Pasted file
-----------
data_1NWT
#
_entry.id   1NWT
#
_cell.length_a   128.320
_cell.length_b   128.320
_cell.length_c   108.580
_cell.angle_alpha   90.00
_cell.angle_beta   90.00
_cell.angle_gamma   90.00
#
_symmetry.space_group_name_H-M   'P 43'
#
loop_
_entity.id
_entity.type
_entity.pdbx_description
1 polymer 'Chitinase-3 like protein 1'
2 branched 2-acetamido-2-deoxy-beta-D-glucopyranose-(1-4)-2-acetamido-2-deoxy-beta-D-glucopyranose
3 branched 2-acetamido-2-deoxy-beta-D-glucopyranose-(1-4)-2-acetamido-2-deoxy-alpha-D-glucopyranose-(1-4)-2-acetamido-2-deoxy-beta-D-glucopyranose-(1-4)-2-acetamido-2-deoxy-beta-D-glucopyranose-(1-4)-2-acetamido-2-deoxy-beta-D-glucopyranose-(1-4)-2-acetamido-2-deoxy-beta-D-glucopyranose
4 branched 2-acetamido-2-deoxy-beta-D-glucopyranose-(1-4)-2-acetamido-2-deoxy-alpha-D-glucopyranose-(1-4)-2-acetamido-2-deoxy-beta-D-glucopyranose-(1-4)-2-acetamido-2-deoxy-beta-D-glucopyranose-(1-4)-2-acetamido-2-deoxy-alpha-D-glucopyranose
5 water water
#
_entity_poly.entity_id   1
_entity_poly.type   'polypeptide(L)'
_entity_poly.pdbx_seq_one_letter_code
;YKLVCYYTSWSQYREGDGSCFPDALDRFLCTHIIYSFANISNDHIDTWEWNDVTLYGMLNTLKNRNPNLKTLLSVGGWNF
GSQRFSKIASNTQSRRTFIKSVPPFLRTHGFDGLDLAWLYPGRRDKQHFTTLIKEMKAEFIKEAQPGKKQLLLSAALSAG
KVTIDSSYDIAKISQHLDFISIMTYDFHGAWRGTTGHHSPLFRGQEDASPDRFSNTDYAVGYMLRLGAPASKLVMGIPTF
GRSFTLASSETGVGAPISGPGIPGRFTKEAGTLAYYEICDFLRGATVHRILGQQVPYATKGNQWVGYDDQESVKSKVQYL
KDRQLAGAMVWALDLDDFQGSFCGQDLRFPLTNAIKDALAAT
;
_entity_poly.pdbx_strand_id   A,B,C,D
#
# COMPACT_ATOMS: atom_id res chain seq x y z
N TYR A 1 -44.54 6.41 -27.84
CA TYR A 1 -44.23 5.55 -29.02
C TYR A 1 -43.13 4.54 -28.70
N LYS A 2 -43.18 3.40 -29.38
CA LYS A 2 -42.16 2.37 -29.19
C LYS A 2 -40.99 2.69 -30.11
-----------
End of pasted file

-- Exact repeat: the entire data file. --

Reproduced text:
data_1NWT
#
_entry.id   1NWT
#
_cell.length_a   128.320
_cell.length_b   128.320
_cell.length_c   108.580
_cell.angle_alpha   90.00
_cell.angle_beta   90.00
_cell.angle_gamma   90.00
#
_symmetry.space_group_name_H-M   'P 43'
#
loop_
_entity.id
_entity.type
_entity.pdbx_description
1 polymer 'Chitinase-3 like protein 1'
2 branched 2-acetamido-2-deoxy-beta-D-glucopyranose-(1-4)-2-acetamido-2-deoxy-beta-D-glucopyranose
3 branched 2-acetamido-2-deoxy-beta-D-glucopyranose-(1-4)-2-acetamido-2-deoxy-alpha-D-glucopyranose-(1-4)-2-acetamido-2-deoxy-beta-D-glucopyranose-(1-4)-2-acetamido-2-deoxy-beta-D-glucopyranose-(1-4)-2-acetamido-2-deoxy-beta-D-glucopyranose-(1-4)-2-acetamido-2-deoxy-beta-D-glucopyranose
4 branched 2-acetamido-2-deoxy-beta-D-glucopyranose-(1-4)-2-acetamido-2-deoxy-alpha-D-glucopyranose-(1-4)-2-acetamido-2-deoxy-beta-D-glucopyranose-(1-4)-2-acetamido-2-deoxy-beta-D-glucopyranose-(1-4)-2-acetamido-2-deoxy-alpha-D-glucopyranose
5 water water
#
_entity_poly.entity_id   1
_entity_poly.type   'polypeptide(L)'
_entity_poly.pdbx_seq_one_letter_code
;YKLVCYYTSWSQYREGDGSCFPDALDRFLCTHIIYSFANISNDHIDTWEWNDVTLYGMLNTLKNRNPNLKTLLSVGGWNF
GSQRFSKIASNTQSRRTFIKSVPPFLRTHGFDGLDLAWLYPGRRDKQHFTTLIKEMKAEFIKEAQPGKKQLLLSAALSAG
KVTIDSSYDIAKISQHLDFISIMTYDFHGAWRGTTGHHSPLFRGQEDASPDRFSNTDYAVGYMLRLGAPASKLVMGIPTF
GRSFTLASSETGVGAPISGPGIPGRFTKEAGTLAYYEICDFLRGATVHRILGQQVPYATKGNQWVGYDDQESVKSKVQYL
KDRQLAGAMVWALDLDDFQGSFCGQDLRFPLTNAIKDALAAT
;
_entity_poly.pdbx_strand_id   A,B,C,D
#
# COMPACT_ATOMS: atom_id res chain seq x y z
N TYR A 1 -44.54 6.41 -27.84
CA TYR A 1 -44.23 5.55 -29.02
C TYR A 1 -43.13 4.54 -28.70
N LYS A 2 -43.18 3.40 -29.38
CA LYS A 2 -42.16 2.37 -29.19
C LYS A 2 -40.99 2.69 -30.11